I am not one of those parents who yells at the kids or the refs and tries to correct them. Instead I’m guilty of calling a play-by-play with what the kids are doing on the field, like it’s some how going to help the outcome of the game. “Nice pass to Jake.” “Way to block it, Luke.” “Take it away, Caleb. You’ve got this.” But one time I went a little too far. My son was struggling in a game, and instead of doing what the coach was telling him, he got angry and started to talk back, “I’m doing what you told me!” “What am I doing wrong?” I didn’t like the way he was talking to the coach, and instead of letting the coach handle it (like I should have) I said, “Why don’t you channel your anger back into the game, and get more focused?” My son was clearly beside himself with embarrassment grunted and gave me a “zip it” hand gesture (moving his fingers across his mouth). When it was half-time he came over to the sidelines with his teammates, and knowing I was standing nearby, loudly said, “I don’t ever want you to come to a game again!”

He had a point. I would have hated it if my parents had done the same thing to me. I wanted to be supportive and encouraging (that’s what we need at any age), not shame him in front of his peers. That’s the last thing I wanted to do. If I wanted to have this discussion with him, I should have done it in private. I told him as much after the game.  “I was wrong. Not what I said, but where I said it. I should have said it away from everyone being able to hear and I’m sorry.”  He still wasn’t happy, but he got it. I owned my part in what happened, and haven’t made a similar comment (at least in front of his peers) since.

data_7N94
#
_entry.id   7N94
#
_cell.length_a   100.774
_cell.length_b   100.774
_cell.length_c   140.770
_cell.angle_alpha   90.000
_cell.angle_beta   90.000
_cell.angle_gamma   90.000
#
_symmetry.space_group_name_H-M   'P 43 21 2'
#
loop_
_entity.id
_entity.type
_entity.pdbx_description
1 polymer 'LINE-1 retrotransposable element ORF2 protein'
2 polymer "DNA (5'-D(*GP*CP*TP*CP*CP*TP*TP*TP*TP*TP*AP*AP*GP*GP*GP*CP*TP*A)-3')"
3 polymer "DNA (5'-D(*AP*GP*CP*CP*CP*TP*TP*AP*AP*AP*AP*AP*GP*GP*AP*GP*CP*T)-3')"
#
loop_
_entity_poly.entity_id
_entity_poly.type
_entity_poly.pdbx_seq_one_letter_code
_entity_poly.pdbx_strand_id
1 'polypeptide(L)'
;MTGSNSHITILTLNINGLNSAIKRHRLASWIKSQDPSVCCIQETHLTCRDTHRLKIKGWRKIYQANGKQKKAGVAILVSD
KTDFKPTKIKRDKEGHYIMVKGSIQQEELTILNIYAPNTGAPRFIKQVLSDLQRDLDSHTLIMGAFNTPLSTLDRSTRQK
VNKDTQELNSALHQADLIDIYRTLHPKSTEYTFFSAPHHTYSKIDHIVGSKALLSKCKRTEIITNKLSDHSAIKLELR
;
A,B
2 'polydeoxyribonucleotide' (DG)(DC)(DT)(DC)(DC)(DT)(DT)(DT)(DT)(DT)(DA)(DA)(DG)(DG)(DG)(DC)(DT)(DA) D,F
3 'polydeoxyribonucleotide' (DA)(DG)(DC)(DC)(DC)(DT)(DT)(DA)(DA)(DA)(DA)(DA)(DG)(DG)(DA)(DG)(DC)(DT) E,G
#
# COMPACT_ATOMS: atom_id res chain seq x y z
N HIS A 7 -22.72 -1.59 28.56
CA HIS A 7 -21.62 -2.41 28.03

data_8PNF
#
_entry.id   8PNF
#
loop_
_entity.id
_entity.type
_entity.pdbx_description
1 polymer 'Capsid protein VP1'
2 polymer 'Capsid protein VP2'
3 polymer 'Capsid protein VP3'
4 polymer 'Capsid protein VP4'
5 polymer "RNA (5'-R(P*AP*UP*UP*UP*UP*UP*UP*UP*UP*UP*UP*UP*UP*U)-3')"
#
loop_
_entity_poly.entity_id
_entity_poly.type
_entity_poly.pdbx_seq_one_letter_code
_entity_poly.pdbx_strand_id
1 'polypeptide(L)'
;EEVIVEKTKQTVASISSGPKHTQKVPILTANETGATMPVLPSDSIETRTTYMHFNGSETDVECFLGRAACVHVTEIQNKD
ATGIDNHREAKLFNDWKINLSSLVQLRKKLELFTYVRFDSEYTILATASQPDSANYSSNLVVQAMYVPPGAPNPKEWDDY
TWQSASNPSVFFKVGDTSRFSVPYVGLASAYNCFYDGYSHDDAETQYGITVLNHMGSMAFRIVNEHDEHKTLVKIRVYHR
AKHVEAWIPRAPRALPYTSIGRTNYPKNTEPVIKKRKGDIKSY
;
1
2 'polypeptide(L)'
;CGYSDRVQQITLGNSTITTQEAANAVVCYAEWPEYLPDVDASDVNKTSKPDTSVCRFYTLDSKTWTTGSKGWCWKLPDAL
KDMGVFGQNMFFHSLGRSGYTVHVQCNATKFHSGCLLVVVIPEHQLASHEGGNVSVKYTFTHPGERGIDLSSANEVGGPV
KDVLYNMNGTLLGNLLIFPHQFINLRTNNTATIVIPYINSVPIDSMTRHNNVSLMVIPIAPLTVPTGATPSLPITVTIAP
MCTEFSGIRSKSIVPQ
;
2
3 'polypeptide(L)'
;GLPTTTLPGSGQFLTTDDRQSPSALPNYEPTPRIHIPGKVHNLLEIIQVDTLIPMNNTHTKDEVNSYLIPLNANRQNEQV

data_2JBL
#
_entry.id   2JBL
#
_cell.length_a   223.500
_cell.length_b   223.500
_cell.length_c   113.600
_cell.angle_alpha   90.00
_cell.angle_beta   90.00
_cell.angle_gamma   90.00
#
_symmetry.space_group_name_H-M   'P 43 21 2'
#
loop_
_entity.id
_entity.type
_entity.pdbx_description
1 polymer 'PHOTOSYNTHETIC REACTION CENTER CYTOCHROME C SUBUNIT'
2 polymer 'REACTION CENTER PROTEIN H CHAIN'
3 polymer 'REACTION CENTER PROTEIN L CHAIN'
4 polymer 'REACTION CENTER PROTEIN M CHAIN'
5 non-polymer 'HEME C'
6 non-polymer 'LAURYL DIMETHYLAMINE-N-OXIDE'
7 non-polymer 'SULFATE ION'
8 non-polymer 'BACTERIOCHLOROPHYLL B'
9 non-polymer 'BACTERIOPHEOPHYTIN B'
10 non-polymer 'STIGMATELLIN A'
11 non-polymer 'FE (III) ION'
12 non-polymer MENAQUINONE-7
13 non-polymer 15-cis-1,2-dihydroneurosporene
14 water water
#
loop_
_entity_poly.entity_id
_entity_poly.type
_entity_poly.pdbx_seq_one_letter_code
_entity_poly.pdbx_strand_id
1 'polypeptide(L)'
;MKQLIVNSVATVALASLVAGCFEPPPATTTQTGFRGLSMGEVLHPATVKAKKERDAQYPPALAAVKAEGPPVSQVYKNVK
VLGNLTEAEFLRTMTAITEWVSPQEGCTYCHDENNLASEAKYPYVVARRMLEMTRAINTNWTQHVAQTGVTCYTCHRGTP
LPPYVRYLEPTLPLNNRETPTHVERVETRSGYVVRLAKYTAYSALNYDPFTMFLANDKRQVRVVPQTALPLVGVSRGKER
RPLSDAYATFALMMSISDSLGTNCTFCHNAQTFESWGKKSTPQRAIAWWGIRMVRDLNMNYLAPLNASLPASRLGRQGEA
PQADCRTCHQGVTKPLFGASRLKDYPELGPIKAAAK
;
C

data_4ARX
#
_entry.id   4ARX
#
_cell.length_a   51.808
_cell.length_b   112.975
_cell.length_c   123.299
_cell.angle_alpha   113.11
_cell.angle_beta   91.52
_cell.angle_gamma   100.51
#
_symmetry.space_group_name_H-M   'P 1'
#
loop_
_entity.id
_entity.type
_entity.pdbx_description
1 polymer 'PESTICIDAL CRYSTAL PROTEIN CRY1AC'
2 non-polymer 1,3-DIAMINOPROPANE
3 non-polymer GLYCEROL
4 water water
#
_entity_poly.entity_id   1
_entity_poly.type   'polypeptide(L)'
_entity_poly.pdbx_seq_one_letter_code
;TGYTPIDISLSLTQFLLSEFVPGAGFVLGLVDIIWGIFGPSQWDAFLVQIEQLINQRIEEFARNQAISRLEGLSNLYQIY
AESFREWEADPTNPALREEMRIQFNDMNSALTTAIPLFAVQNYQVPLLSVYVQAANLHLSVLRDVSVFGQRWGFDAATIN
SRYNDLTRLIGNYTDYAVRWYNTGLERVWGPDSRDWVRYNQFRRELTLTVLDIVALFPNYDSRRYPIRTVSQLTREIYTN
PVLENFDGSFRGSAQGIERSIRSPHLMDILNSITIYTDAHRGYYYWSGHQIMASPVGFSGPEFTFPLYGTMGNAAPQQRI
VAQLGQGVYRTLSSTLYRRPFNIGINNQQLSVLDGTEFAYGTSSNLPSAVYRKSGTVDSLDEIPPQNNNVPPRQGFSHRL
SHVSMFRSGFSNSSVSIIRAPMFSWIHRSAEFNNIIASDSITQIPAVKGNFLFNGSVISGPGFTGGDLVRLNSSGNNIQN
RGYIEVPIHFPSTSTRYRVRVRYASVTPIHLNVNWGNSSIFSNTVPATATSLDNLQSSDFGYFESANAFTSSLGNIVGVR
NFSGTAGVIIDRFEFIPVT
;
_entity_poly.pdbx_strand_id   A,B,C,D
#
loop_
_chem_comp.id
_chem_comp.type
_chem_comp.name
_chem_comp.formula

I think I rationalize my broadcasting tendencies (which are now strictly the positive play-by-plays) as wanting to show I’m interested and vested (e.g. my son knows I care about what he’s doing), and that somehow my encouragement will help the team (know that they are supported and care). Not to worry, I’m aware that my ‘cheering’ likely isn’t doing much, if any, good, and am working to be a more subdued parent. Outside of walking away from the game and distracting myself, I haven’t come up with a lot of best practices for how to do this.  Anyone have any suggestions to share?